American Sign Language Schools with Program Information

American Sign Language (ASL) schools educate students about the culture and communication of the deaf community. Many programs are geared towards ASL interpreting and are offered at the certificate, undergraduate, and graduate levels.

How to Select an American Sign Language School

Interpreters need certification and special training, so students should determine their career goals to ensure they select a program that fits their needs. For example, a certificate or associate's degree program won't qualify its graduates for certification. Master's degree programs are rare, and they can prepare students for advanced teaching positions. Most ASL teachers and interpreters hold a bachelor's degree, according to the U.S. Bureau of Labor Statistics (www.bls.gov). Programs are available at some 2- and 4-year institutions.

When looking at ASL schools, consider the following:

  • Training options range from the certificate through the master's degree level; select a program based on your career goals.
  • Anyone wishing to take the National Interpreter Certification (NIC) exam to become an ASL certified interpreter must hold at least a bachelor's degree in any discipline in addition to being proficient in ASL.
  • Look at what extracurricular activities the school offers, such as seminars, lectures, performances, study abroad options, and studies related to the deaf community.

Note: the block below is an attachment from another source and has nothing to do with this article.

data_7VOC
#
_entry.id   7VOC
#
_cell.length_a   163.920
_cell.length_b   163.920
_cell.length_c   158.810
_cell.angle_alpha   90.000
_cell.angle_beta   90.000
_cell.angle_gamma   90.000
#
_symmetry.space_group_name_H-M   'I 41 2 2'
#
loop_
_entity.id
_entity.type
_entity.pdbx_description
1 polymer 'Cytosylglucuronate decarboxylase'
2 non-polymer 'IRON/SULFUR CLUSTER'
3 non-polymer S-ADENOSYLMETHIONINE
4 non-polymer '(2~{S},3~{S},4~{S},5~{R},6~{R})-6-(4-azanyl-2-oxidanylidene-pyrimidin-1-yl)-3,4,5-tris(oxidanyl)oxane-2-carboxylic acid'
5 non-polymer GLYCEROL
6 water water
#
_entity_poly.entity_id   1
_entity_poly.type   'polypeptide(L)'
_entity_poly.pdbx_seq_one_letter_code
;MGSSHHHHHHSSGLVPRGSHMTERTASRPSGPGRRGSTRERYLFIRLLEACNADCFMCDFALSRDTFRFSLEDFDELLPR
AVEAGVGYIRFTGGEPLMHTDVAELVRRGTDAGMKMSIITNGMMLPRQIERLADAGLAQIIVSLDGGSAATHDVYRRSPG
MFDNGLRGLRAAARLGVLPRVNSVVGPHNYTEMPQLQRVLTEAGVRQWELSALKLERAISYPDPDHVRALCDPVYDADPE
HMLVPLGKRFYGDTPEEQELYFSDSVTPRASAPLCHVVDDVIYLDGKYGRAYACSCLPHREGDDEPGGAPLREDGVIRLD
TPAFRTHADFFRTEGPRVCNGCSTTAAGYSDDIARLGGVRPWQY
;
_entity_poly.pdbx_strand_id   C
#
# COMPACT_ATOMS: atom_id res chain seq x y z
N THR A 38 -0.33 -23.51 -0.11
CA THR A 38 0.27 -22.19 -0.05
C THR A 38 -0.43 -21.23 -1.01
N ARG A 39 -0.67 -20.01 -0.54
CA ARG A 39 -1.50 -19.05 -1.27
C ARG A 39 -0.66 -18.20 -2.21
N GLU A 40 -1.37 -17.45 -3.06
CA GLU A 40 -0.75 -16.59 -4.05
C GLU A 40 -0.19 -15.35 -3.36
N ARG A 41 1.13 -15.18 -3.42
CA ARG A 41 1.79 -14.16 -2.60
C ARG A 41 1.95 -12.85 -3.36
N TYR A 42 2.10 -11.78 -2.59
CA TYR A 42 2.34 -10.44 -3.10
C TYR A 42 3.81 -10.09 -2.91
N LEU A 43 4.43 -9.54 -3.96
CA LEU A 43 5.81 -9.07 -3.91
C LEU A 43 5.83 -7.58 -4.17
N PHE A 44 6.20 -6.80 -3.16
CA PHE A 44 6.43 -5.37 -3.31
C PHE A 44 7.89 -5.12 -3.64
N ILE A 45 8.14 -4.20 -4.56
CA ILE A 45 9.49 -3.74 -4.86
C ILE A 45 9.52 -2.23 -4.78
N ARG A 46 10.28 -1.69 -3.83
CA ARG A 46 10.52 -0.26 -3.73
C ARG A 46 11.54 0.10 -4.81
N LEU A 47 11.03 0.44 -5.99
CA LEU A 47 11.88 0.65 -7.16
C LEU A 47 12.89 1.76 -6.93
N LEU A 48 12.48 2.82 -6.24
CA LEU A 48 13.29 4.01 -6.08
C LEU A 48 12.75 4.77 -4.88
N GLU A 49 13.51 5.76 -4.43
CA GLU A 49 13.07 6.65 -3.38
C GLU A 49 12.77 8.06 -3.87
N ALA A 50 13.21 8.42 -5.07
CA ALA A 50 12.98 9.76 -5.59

American Sign Language Program Overviews

Associate's Degree in ASL

Associate's degree programs can't exclusively prepare a student to become an interpreter, but these undergraduate options do provide an introduction to the deaf community and ASL. They're appropriate for someone with a personal interest in ASL or who wants to add ASL skills to other existing professional qualifications. The curriculum spans about two years and includes general education requirements. A high school diploma or GED certificate is required for entry, and some programs require applicants to have an elementary knowledge of ASL. Some courses include:

  • Interpreting theory
  • Role of the interpreter
  • Orientation to deafness
  • Beginning ASL
  • Intermediate ASL

Bachelor's Degree in ASL

ASL is available as both a major and a minor at the bachelor's level of study. Some programs offer interpreting training, while others do not. Graduation requirements may involve completing a practicum, which allows them to gain experience to take the NIC exam. Classes cover:

  • Finger spelling
  • Deaf education
  • Language development
  • Conversational ASL

Post-Baccalaureate Certificate in ASL

Post-baccalaureate courses of study are for those who already hold a bachelor's degree and want to learn about ASL. A program's specialty should be considered; some specifically teach interpretation, while others focus instead on language and culture. Prior knowledge of ASL is not always necessary for admission. Students can earn a certificate in approximately two years. Coursework includes:

  • Fingerspelling
  • ASL
  • Child development
  • Interpreting theory
  • Deaf culture

10 American Sign Language Schools

College\University Institution Type
Gallaudet University 4-year, Private not-for-profit
National Technical Institute for the Deaf at Rochester Institute of Technology 4-year, Private not-for-profit
Ohio State University 4-year, Public
University of Rochester 4-year, Private not-for-profit
University of New Hampshire at Manchester 4-year, Public
Goshen College 4-year, Private not-for-profit
William Woods University 4-year, Private not-for-profit
St. Petersburg College 4-year, Public
Sinclair Community College 2-year, Public
Phoenix College 2-year, Public

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